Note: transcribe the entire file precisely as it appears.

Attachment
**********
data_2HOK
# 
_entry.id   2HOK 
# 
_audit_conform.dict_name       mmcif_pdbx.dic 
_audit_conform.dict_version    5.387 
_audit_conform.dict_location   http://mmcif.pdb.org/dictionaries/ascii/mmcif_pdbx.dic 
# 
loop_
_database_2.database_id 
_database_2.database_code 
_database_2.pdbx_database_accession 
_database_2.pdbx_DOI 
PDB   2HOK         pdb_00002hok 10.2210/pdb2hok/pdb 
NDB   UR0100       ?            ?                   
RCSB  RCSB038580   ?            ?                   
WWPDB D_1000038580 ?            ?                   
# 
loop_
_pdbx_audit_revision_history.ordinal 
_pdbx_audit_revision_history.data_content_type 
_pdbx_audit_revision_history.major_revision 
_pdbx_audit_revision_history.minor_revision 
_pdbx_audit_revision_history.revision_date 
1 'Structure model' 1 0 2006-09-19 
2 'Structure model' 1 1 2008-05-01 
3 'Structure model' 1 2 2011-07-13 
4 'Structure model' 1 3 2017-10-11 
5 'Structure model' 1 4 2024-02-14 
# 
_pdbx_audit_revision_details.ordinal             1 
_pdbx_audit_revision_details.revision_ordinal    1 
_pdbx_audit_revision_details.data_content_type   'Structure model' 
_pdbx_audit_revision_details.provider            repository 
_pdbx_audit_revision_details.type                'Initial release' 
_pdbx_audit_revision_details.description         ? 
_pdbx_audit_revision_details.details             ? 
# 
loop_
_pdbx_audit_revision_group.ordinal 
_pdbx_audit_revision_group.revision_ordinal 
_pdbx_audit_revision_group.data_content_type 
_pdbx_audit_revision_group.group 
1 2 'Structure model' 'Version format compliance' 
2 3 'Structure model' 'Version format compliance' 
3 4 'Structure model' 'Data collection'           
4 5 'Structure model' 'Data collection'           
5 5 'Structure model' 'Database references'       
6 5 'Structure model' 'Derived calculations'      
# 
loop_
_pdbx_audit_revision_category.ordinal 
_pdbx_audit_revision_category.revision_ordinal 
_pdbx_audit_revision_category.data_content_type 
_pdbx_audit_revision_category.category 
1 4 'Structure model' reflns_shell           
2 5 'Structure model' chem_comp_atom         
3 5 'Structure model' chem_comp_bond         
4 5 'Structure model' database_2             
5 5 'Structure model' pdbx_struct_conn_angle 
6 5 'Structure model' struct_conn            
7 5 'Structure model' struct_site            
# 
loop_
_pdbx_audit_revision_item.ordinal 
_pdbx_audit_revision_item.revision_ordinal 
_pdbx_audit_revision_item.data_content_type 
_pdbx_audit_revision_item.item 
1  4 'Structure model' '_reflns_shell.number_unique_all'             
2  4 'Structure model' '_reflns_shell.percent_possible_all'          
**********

data_2HOK
# 
_entry.id   2HOK 
# 
_audit_conform.dict_name       mmcif_pdbx.dic 
_audit_conform.dict_version    5.387 
_audit_conform.dict_location   http://mmcif.pdb.org/dictionaries/ascii/mmcif_pdbx.dic 
# 
loop_
_database_2.database_id 
_database_2.database_code 
_database_2.pdbx_database_accession 
_database_2.pdbx_DOI 
PDB   2HOK         pdb_00002hok 10.2210/pdb2hok/pdb 
NDB   UR0100       ?            ?                   
RCSB  RCSB038580   ?            ?                   
WWPDB D_1000038580 ?            ?                   
# 
loop_
_pdbx_audit_revision_history.ordinal 
_pdbx_audit_revision_history.data_content_type 
_pdbx_audit_revision_history.major_revision 
_pdbx_audit_revision_history.minor_revision 
_pdbx_audit_revision_history.revision_date 
1 'Structure model' 1 0 2006-09-19 
2 'Structure model' 1 1 2008-05-01 
3 'Structure model' 1 2 2011-07-13 
4 'Structure model' 1 3 2017-10-11 
5 'Structure model' 1 4 2024-02-14 
# 
_pdbx_audit_revision_details.ordinal             1 
_pdbx_audit_revision_details.revision_ordinal    1 
_pdbx_audit_revision_details.data_content_type   'Structure model' 
_pdbx_audit_revision_details.provider            repository 
_pdbx_audit_revision_details.type                'Initial release' 
_pdbx_audit_revision_details.description         ? 
_pdbx_audit_revision_details.details             ? 
# 
loop_
_pdbx_audit_revision_group.ordinal 
_pdbx_audit_revision_group.revision_ordinal 
_pdbx_audit_revision_group.data_content_type 
_pdbx_audit_revision_group.group 
1 2 'Structure model' 'Version format compliance' 
2 3 'Structure model' 'Version format compliance' 
3 4 'Structure model' 'Data collection'           
4 5 'Structure model' 'Data collection'           
5 5 'Structure model' 'Database references'       
6 5 'Structure model' 'Derived calculations'      
# 
loop_
_pdbx_audit_revision_category.ordinal 
_pdbx_audit_revision_category.revision_ordinal 
_pdbx_audit_revision_category.data_content_type 
_pdbx_audit_revision_category.category 
1 4 'Structure model' reflns_shell           
2 5 'Structure model' chem_comp_atom         
3 5 'Structure model' chem_comp_bond         
4 5 'Structure model' database_2             
5 5 'Structure model' pdbx_struct_conn_angle 
6 5 'Structure model' struct_conn            
7 5 'Structure model' struct_site            
# 
loop_
_pdbx_audit_revision_item.ordinal 
_pdbx_audit_revision_item.revision_ordinal 
_pdbx_audit_revision_item.data_content_type 
_pdbx_audit_revision_item.item 
1  4 'Structure model' '_reflns_shell.number_unique_all'             
2  4 'Structure model' '_reflns_shell.percent_possible_all'          